Readers as Accomplices

Readers as Accomplices 

“All readers come to fiction as willing accomplices to your lies. Such is the basic goodwill contract made the moment we pick up a work of fiction.”

— Steve Almond

Many people talk about fiction in terms of truth and lies. While “lies” can feel like a harsh word to describe the act of storytelling, it is true that fiction writers find themselves in a unique position to twist and bend reality in a way that few other people can get away with.  

Readers come to your work open and ready for anything. They’re willing to suspend disbelief and get caught up in whatever world you’ve created. Now, it’s your job (this is the hard part) to keep them believing.

Just because your readers come to your book with an open attitude, that doesn’t mean they’ll blindly accept whatever you throw at them. Your readers are smart and perceptive, so you have to make sure your story is crafted in such a way that they don’t start to doubt your story and lose interest.

If you’re worried about readers questioning certain elements of your story, try letting a character within the story ask those same questions. When Harry Potter questions whether or not he could actually be a wizard, the reader doesn’t have to. Allowing your readers to experience their doubts through the thoughts and actions of your characters will help them to keep going along for the ride. At the same time, your story must be confident in its descriptions; immerse your readers in the strangeness so completely and with such boldness that they can’t help but get swept up in the magic and wonder.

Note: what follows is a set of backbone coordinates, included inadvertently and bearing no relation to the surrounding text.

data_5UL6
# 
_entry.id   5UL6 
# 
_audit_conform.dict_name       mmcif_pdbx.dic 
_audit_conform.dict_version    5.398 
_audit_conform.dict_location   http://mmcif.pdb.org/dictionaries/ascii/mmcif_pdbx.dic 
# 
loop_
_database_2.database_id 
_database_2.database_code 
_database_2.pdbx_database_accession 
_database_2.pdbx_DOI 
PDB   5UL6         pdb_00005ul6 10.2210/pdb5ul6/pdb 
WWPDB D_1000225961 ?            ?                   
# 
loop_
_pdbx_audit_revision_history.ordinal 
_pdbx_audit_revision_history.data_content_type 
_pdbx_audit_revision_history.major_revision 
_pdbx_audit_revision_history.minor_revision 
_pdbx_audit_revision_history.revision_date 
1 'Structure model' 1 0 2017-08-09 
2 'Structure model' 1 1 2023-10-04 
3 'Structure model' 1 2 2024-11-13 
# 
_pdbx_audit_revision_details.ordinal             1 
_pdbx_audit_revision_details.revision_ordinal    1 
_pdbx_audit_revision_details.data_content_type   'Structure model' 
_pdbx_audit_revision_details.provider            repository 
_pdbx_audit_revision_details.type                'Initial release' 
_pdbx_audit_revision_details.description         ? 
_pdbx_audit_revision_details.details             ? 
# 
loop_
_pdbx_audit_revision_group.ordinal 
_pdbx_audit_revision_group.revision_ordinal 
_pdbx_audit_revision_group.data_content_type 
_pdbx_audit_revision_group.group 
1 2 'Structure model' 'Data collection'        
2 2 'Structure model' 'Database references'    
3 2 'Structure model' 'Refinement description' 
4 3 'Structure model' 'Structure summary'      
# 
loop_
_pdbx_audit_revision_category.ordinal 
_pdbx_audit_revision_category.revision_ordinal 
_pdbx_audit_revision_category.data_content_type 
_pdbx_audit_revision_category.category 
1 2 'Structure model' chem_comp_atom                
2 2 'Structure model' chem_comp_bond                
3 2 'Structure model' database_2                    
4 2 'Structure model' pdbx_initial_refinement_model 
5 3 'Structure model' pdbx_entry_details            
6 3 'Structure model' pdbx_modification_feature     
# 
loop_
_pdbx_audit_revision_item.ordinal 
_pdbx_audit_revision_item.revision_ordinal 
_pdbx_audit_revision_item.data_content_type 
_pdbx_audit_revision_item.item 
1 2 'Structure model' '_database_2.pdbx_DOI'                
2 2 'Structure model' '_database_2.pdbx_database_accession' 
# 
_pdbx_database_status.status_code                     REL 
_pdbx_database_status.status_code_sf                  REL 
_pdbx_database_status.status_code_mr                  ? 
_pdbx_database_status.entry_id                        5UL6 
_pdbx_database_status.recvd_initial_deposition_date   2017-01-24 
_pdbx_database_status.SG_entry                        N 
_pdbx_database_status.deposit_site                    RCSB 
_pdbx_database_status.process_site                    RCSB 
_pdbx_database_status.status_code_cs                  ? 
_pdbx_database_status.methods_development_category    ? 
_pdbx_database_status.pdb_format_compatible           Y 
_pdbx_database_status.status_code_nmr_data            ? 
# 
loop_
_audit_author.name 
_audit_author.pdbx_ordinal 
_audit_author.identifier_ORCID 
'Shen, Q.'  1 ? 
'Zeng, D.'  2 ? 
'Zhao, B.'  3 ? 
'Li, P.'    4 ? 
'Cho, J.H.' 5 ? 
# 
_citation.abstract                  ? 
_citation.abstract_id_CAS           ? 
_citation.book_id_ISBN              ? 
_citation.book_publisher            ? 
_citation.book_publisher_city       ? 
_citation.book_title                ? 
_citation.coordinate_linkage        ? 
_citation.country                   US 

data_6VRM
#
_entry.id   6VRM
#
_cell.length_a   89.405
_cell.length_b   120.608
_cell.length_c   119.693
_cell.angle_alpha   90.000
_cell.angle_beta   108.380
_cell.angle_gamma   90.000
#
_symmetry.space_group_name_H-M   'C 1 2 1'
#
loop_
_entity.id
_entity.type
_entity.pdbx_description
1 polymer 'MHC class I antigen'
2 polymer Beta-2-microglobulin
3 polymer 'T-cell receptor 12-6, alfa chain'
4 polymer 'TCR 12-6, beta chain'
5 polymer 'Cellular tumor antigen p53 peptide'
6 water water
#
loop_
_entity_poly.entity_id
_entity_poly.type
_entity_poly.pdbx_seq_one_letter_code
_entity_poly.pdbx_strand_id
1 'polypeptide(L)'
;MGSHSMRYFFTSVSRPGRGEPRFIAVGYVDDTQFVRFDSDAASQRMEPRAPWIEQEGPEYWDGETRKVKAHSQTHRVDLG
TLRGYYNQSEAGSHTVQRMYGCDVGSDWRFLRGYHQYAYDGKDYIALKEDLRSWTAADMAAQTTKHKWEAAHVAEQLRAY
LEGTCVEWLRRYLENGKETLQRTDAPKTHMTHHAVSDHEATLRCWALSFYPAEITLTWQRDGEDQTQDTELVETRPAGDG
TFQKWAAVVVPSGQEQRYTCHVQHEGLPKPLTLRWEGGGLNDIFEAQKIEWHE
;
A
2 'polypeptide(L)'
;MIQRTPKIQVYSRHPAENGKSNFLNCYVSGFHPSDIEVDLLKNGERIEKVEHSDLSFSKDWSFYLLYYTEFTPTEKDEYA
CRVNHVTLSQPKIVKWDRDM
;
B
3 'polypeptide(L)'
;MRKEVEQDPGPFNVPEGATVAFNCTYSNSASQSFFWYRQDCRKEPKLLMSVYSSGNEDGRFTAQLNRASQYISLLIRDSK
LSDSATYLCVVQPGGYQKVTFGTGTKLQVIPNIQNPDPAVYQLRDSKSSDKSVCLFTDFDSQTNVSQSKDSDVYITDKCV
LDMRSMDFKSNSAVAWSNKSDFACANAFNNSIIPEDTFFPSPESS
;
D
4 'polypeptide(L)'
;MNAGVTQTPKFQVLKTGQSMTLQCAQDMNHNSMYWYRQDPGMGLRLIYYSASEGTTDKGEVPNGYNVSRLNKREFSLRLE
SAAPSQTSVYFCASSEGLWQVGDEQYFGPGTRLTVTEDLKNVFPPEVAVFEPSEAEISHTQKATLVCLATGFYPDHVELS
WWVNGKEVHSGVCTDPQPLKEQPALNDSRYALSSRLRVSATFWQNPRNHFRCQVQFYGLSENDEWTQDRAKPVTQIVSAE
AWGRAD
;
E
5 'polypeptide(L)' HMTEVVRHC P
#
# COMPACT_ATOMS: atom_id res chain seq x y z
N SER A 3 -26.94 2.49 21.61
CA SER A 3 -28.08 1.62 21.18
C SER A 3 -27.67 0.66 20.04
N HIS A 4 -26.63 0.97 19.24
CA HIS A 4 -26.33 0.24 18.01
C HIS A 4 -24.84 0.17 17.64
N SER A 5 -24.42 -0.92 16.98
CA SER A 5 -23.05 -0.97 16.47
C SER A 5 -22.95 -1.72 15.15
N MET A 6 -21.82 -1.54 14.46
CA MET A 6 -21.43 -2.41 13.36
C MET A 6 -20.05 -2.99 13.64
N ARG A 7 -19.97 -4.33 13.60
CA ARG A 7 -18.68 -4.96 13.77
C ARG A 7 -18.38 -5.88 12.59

How do you help your readers suspend disbelief?

 
There’s much to be said about the craft of writing. That’s why each week on the Abbott Press blog, we’ll take a look at what some of our favorite authors and thinkers have to say about this challenging, fulfilling and sometimes mystifying art. We hope these discussions will help you to further refine your own ideas about writing and to achieve new insights into your own creative process. Browse Weekly Writing Quotes »